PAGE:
CHICAGO – On December 1, Hindman Auctions will offer sea silk, a highly coveted material, in a one-of-a-kind selection. The sale will offer a hat, shawl and pair of gloves made from knitted sea silk, a substance that is also known as byssus. The items are family heirlooms, which the owners date to around 1920, with a story that traces the items to southern Italy, one of the most important historic sources of sea silk. Absentee and Internet live bidding will be available through LiveAuctioneers.
The matched collection of vintage accessories will be offered as three separate, sequential lots (3-5), with the hat and gloves each estimated at $4,000-$6,000 and the shawl estimated at $6,000-$8,000.
Sea silk, also known as byssus, is a natural material with a distinctive glow reminiscent of gold threads. The history of sea silk is complex, and the material has emerged as a critical part of the climate change dialog as it is made of a type of mollusk that has been named an endangered species. Used since antiquity, the earliest example has been dated to the fourth century BCE, but it was likely used even earlier. Sea silk is so rare that, according to sea-silk scholars, only a small number of examples exist in museums and private collections, presenting buyers with a singular opportunity to acquire this highly sought after and elusive material.
History of Sea Silk (Byssus)
While silk for textiles is typically made by protein filaments produced by the mulberry silkworm, sea silk is made from protein filaments (also known as byssus) produced by the noble pen shell, or Pinna Nobilis, a mollusk found only in the Mediterranean Sea. These large mollusks can produce protein filaments that were historically harvested, spun and made into textiles or used for embroidery with a mesmerizing metallic sheen.
Intense attention on byssus has developed during the past several decades and the term to indicate the filament from the Pinna Nobilis. It stems from the fact that ancient references to the name, including in the Bible and Rosetta Stone, have been found to refer to a material of high status and diaphanous quality, but which was likely made of cotton or linen, and not the sea silk that comes from the sea. The term byssus started to be used for sea silk only during the 16th century. The history of the use of sea silk is still being explored. A project was launched in the 1990s to trace all known samples of sea silk in museums and private collections, and less than one hundred objects have been found to date. The sea silk hat, shawl and gloves that will be offered this December were not included in this survey, as they are new to the market.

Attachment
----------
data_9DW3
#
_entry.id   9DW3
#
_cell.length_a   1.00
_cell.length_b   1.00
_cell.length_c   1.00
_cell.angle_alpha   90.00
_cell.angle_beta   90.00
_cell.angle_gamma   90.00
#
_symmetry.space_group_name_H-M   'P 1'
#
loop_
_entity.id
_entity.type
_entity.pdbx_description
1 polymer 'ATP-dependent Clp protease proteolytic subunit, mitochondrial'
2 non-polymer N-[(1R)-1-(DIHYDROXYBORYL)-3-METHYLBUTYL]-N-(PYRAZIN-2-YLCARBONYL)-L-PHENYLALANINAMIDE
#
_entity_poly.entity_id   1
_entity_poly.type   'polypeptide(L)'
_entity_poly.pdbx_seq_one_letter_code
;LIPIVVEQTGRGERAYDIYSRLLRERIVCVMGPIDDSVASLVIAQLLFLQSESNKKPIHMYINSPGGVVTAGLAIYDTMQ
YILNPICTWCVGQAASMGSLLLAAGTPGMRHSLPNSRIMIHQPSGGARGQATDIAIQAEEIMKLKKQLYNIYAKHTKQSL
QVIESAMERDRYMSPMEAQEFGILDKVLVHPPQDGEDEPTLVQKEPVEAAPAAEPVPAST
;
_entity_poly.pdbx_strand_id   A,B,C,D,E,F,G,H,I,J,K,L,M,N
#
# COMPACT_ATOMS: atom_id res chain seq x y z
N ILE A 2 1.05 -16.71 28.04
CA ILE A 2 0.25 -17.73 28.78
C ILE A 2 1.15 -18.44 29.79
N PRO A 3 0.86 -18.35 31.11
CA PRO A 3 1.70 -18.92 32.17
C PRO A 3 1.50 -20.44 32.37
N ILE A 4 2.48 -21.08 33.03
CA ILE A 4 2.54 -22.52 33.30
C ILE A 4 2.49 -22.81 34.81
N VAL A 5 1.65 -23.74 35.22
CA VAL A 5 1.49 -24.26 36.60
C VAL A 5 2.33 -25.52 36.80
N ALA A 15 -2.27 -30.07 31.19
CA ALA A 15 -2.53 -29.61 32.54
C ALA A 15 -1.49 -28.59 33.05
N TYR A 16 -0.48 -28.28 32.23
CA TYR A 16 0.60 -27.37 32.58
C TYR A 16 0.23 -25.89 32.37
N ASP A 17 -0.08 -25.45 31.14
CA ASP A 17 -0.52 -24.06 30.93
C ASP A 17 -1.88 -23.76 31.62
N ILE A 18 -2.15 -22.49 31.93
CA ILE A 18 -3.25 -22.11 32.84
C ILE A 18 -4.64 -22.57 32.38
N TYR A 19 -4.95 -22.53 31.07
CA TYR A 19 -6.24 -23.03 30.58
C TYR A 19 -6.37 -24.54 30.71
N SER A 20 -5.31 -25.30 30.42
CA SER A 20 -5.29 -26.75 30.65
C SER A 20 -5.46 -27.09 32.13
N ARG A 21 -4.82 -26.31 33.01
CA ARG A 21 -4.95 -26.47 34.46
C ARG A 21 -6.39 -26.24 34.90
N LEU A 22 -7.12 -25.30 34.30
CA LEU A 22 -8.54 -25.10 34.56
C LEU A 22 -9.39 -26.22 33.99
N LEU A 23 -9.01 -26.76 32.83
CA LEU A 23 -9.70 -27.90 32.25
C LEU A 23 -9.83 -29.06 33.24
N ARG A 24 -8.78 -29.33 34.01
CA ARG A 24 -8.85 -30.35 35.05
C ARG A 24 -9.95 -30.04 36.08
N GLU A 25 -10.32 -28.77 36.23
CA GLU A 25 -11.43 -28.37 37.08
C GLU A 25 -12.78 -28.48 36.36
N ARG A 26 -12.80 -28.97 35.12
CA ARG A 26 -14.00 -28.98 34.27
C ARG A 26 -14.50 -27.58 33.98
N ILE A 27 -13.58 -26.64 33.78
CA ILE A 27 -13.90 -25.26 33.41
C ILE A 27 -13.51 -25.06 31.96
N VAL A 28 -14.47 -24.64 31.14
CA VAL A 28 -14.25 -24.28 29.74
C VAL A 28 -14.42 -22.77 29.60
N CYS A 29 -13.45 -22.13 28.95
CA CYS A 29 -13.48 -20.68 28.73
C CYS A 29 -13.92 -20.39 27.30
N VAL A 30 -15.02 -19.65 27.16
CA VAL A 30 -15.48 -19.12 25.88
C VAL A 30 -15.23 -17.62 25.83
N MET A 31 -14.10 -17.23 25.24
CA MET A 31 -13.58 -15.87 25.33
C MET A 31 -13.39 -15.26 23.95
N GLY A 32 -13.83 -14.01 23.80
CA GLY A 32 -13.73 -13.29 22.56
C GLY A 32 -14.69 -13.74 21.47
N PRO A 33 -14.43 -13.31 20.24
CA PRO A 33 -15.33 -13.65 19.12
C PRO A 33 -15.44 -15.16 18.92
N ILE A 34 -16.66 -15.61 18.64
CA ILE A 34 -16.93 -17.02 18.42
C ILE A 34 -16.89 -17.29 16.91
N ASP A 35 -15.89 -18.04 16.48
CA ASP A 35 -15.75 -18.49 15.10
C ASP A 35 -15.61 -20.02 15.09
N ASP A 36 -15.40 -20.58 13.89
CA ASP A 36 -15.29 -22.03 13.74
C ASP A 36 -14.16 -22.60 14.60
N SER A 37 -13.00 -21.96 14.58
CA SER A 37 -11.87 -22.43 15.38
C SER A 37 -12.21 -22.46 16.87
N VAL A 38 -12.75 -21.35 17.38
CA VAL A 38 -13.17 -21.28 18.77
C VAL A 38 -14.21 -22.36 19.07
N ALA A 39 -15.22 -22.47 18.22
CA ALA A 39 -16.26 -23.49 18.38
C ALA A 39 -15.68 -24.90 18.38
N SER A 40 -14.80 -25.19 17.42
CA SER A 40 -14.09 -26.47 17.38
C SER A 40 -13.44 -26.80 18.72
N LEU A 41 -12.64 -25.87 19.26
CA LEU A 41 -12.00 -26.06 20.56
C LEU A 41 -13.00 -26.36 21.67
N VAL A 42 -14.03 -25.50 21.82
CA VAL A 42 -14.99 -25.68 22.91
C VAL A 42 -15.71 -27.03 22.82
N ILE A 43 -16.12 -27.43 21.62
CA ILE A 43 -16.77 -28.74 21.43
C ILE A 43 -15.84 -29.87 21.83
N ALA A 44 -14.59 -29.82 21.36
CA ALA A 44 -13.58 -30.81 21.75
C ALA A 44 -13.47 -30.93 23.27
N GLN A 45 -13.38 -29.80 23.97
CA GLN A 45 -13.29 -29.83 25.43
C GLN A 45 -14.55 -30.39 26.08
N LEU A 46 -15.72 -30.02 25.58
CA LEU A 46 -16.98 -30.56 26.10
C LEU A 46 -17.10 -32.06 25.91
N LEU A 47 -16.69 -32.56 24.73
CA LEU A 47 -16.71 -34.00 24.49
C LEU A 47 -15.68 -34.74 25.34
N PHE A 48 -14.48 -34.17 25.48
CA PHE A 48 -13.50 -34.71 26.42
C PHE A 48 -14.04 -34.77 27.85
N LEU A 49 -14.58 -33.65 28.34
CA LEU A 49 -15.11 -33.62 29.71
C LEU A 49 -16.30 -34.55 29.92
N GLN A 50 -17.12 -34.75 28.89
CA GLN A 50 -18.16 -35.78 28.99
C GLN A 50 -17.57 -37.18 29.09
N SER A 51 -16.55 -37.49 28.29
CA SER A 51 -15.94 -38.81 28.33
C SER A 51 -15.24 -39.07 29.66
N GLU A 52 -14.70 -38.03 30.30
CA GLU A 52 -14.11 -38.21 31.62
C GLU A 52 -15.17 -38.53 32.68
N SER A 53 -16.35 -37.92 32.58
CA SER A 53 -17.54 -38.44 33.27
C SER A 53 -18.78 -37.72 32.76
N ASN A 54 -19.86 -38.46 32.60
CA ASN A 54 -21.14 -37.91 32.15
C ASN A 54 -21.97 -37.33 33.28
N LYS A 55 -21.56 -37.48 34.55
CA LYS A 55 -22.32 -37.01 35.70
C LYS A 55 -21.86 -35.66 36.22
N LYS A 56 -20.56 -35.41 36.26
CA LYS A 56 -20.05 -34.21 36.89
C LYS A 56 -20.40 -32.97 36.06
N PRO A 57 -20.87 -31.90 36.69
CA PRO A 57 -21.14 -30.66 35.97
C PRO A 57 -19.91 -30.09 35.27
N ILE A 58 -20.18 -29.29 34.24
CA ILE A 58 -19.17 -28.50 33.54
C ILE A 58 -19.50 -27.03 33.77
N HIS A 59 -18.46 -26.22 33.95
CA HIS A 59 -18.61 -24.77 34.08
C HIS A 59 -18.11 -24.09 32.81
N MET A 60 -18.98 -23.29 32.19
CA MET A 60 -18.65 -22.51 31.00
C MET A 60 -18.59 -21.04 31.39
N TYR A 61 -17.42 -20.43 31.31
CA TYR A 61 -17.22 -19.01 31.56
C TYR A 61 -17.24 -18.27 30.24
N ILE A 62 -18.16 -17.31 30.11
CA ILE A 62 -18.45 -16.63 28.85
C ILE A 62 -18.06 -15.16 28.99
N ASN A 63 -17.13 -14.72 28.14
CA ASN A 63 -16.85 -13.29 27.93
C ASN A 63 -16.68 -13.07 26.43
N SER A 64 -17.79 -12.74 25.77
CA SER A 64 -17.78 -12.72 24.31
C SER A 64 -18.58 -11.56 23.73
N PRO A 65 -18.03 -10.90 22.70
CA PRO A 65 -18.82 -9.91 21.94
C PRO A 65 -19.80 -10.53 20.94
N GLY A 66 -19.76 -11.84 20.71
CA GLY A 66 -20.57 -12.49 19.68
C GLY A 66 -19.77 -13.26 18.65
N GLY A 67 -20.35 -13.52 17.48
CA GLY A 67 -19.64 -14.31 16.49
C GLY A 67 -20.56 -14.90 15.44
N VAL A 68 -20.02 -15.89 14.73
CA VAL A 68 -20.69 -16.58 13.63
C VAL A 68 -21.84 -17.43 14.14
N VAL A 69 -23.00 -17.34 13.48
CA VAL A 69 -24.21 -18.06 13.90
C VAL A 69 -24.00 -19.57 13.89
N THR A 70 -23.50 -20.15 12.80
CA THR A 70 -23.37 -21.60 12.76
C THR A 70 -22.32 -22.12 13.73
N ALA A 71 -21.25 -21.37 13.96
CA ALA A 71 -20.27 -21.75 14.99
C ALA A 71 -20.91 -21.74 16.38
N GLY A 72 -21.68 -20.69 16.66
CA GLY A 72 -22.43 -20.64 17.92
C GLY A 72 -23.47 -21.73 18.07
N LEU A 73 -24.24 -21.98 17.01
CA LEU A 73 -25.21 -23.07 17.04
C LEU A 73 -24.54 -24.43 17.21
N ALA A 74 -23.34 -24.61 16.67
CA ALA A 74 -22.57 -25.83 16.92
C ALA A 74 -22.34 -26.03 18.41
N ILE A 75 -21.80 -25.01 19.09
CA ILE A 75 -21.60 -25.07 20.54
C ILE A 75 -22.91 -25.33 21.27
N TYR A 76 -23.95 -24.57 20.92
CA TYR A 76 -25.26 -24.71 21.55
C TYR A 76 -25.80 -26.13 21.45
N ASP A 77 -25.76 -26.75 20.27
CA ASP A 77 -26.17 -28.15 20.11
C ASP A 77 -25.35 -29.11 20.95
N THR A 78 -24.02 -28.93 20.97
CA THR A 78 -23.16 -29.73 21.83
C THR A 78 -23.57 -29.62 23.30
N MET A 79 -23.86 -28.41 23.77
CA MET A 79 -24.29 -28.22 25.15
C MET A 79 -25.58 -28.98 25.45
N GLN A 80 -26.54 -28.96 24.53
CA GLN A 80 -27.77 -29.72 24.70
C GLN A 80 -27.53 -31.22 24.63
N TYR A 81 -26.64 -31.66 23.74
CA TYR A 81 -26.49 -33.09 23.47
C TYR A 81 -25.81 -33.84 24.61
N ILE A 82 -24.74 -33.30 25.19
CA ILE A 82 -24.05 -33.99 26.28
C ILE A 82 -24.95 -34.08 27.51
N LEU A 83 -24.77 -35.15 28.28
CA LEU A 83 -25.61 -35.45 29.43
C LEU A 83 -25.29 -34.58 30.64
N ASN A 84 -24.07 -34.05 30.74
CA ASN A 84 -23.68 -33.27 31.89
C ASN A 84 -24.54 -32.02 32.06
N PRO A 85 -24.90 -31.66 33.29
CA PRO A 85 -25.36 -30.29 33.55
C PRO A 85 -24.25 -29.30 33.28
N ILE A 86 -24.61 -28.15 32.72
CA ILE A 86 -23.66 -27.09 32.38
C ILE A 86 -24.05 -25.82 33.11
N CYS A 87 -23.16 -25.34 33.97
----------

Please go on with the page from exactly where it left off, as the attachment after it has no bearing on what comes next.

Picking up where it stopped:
Impact of Climate Change / Endangered Species
The increasing attention that sea silk has seen is in part due to the dramatic reduction in the number of Pinna Nobilis mollusks, attributed to environmental changes in their habitat brought on by human activity. Although attempts to protect the species started in the 1990s, a 2016 parasite outbreak caused the death of 99% of Spain’s Pinna Nobilis population. Due to this ongoing ‘mass mortality event,’ the International Union for Conservation of Nature Red List of Threatened Species has included the Mediterranean Pinna Nobilis as a Critically Endangered species.
The sea silk hat, shawl and gloves will be offered in the December 1 Luxe Holiday: Couture & Luxury Accessories auction. The sale will feature more than 100 years of fashion and luxury accessories. From vintage Louis Vuitton trunks to Parisian haute couture, to the largest collection of Chanel clothing and accessories ever presented by Hindman, this auction has exceptional items for nearly everyone on your holiday gift list.
View top auction results on LiveAuctioneers here: https://www.liveauctioneers.com/pages/recent-auction-sales/